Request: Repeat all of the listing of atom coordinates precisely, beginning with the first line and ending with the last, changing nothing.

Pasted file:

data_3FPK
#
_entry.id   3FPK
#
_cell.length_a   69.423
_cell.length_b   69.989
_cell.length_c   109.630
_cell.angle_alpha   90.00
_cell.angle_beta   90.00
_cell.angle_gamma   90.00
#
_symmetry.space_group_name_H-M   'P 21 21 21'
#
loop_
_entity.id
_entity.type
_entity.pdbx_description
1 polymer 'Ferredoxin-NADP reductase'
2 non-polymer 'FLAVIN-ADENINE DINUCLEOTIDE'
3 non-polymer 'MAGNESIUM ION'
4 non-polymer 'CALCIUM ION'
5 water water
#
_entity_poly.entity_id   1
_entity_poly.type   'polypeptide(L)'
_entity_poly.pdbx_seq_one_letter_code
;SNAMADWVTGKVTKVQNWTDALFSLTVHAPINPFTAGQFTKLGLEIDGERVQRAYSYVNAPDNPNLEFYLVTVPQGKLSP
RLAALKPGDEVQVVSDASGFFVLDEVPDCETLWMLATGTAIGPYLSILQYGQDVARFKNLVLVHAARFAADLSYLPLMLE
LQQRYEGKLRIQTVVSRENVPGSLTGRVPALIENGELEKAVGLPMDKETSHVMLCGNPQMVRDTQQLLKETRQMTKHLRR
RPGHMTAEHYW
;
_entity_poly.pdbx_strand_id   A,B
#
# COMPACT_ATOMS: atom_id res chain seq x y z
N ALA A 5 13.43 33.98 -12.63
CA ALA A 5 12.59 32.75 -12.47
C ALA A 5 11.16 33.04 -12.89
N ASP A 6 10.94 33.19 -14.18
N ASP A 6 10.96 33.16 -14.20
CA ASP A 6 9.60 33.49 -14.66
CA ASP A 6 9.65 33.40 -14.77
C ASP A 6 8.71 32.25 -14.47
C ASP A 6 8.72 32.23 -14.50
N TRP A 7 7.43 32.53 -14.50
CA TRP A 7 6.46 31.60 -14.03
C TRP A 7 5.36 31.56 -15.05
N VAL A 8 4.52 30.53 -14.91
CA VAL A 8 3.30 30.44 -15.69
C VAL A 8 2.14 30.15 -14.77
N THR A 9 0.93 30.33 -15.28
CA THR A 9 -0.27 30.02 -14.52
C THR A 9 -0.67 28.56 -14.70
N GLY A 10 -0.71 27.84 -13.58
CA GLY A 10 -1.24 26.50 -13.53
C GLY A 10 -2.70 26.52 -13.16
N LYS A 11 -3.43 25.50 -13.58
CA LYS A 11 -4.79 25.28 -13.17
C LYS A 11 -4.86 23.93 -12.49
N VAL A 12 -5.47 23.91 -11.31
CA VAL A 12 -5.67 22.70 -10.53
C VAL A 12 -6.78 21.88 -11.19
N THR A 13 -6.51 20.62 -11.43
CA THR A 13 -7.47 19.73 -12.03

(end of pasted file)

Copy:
data_3FPK
#
_entry.id   3FPK
#
_cell.length_a   69.423
_cell.length_b   69.989
_cell.length_c   109.630
_cell.angle_alpha   90.00
_cell.angle_beta   90.00
_cell.angle_gamma   90.00
#
_symmetry.space_group_name_H-M   'P 21 21 21'
#
loop_
_entity.id
_entity.type
_entity.pdbx_description
1 polymer 'Ferredoxin-NADP reductase'
2 non-polymer 'FLAVIN-ADENINE DINUCLEOTIDE'
3 non-polymer 'MAGNESIUM ION'
4 non-polymer 'CALCIUM ION'
5 water water
#
_entity_poly.entity_id   1
_entity_poly.type   'polypeptide(L)'
_entity_poly.pdbx_seq_one_letter_code
;SNAMADWVTGKVTKVQNWTDALFSLTVHAPINPFTAGQFTKLGLEIDGERVQRAYSYVNAPDNPNLEFYLVTVPQGKLSP
RLAALKPGDEVQVVSDASGFFVLDEVPDCETLWMLATGTAIGPYLSILQYGQDVARFKNLVLVHAARFAADLSYLPLMLE
LQQRYEGKLRIQTVVSRENVPGSLTGRVPALIENGELEKAVGLPMDKETSHVMLCGNPQMVRDTQQLLKETRQMTKHLRR
RPGHMTAEHYW
;
_entity_poly.pdbx_strand_id   A,B
#
# COMPACT_ATOMS: atom_id res chain seq x y z
N ALA A 5 13.43 33.98 -12.63
CA ALA A 5 12.59 32.75 -12.47
C ALA A 5 11.16 33.04 -12.89
N ASP A 6 10.94 33.19 -14.18
N ASP A 6 10.96 33.16 -14.20
CA ASP A 6 9.60 33.49 -14.66
CA ASP A 6 9.65 33.40 -14.77
C ASP A 6 8.71 32.25 -14.47
C ASP A 6 8.72 32.23 -14.50
N TRP A 7 7.43 32.53 -14.50
CA TRP A 7 6.46 31.60 -14.03
C TRP A 7 5.36 31.56 -15.05
N VAL A 8 4.52 30.53 -14.91
CA VAL A 8 3.30 30.44 -15.69
C VAL A 8 2.14 30.15 -14.77
N THR A 9 0.93 30.33 -15.28
CA THR A 9 -0.27 30.02 -14.52
C THR A 9 -0.67 28.56 -14.70
N GLY A 10 -0.71 27.84 -13.58
CA GLY A 10 -1.24 26.50 -13.53
C GLY A 10 -2.70 26.52 -13.16
N LYS A 11 -3.43 25.50 -13.58
CA LYS A 11 -4.79 25.28 -13.17
C LYS A 11 -4.86 23.93 -12.49
N VAL A 12 -5.47 23.91 -11.31
CA VAL A 12 -5.67 22.70 -10.53
C VAL A 12 -6.78 21.88 -11.19
N THR A 13 -6.51 20.62 -11.43
CA THR A 13 -7.47 19.73 -12.03